Jackie Huba

TiVo love is hard to fake

We need protection from product placement in “Sex in the City.”

On Sunday’s show, Miranda tries to forget about Steve, the father of her baby, by becoming “romantically” involved with her TiVo. Miranda dutifully explains to her galpals that TiVo is better than a boyfriend while ticking off product features with more clarity than a Circuit City saleswoman. Miranda loves her TiVo because it always knows what she wants (solving the infinite Freud question of “What do women want?”) Product shots consume the screen. Cynthia Nixon was nearly poised to turn to the camera, smile, and exclaim, “Go out and buy YOUR TiVo today!” Contrived, darling.

TiVo executives are probably thrilled with the placement. Celebrity endorsements have been a strategic thrust of the company for several years. The company is brought to the free PR dance at levels similar to Krispy Kreme’s, yet one company is the current cover darling of Fortune and mints money while the other struggles to stay afloat.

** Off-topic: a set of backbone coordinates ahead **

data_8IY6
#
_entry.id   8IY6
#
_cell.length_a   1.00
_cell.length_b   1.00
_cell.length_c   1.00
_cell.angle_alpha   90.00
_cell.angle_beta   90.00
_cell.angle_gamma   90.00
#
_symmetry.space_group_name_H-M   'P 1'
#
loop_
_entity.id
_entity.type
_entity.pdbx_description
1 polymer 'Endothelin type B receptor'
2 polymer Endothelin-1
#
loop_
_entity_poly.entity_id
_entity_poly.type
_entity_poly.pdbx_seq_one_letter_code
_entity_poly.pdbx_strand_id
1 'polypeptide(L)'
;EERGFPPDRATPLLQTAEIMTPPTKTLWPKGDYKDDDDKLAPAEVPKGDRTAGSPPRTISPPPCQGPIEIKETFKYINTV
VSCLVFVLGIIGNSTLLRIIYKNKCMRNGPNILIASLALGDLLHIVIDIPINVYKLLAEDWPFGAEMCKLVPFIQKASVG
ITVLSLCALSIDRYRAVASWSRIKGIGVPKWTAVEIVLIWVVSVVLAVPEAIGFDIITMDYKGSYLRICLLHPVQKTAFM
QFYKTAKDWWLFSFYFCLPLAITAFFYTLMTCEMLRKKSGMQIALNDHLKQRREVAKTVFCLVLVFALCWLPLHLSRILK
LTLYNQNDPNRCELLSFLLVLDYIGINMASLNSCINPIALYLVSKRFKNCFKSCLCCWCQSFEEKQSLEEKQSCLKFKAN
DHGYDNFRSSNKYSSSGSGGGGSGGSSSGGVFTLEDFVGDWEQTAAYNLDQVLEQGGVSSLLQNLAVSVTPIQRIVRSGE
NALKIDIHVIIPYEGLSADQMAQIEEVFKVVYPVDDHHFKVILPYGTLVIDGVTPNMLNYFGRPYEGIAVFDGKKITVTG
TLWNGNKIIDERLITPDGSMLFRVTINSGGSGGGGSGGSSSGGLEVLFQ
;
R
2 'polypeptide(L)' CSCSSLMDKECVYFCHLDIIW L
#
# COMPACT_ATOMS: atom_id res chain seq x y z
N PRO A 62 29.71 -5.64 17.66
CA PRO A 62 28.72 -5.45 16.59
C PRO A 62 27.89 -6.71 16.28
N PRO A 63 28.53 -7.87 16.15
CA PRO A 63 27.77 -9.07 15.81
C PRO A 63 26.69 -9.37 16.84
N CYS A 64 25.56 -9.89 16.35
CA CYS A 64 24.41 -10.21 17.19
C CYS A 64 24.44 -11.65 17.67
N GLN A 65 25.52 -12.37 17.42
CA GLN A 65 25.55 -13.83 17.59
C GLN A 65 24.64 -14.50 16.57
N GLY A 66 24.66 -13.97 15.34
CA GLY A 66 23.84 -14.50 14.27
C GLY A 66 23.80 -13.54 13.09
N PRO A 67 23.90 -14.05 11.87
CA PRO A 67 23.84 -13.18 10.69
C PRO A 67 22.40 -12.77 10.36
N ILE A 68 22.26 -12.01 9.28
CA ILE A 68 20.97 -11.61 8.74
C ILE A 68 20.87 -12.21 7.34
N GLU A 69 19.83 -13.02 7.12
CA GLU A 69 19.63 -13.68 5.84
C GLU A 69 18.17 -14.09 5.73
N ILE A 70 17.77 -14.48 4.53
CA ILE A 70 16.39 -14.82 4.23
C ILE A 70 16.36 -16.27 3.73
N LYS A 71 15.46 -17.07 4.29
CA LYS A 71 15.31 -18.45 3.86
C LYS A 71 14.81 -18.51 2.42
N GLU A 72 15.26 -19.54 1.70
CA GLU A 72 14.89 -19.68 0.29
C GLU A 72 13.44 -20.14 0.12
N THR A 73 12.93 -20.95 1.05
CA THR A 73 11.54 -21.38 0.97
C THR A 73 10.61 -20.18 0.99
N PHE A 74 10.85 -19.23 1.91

Granted, a digital video recorder is a harder sell than a doughnut, but most TiVo owners (myself included) are as rabid any calorie-loving doughnut maven. Sadly, TiVo ignores its thousands of Cinderella evangelists like an evil stepmother.

The lessons of customer evangelism are rooted in authenticity. This “Sex and the City” product tie-in just seemed so… fake. Cynthia Nixon just can’t seem to get it up for the lovable DVR.

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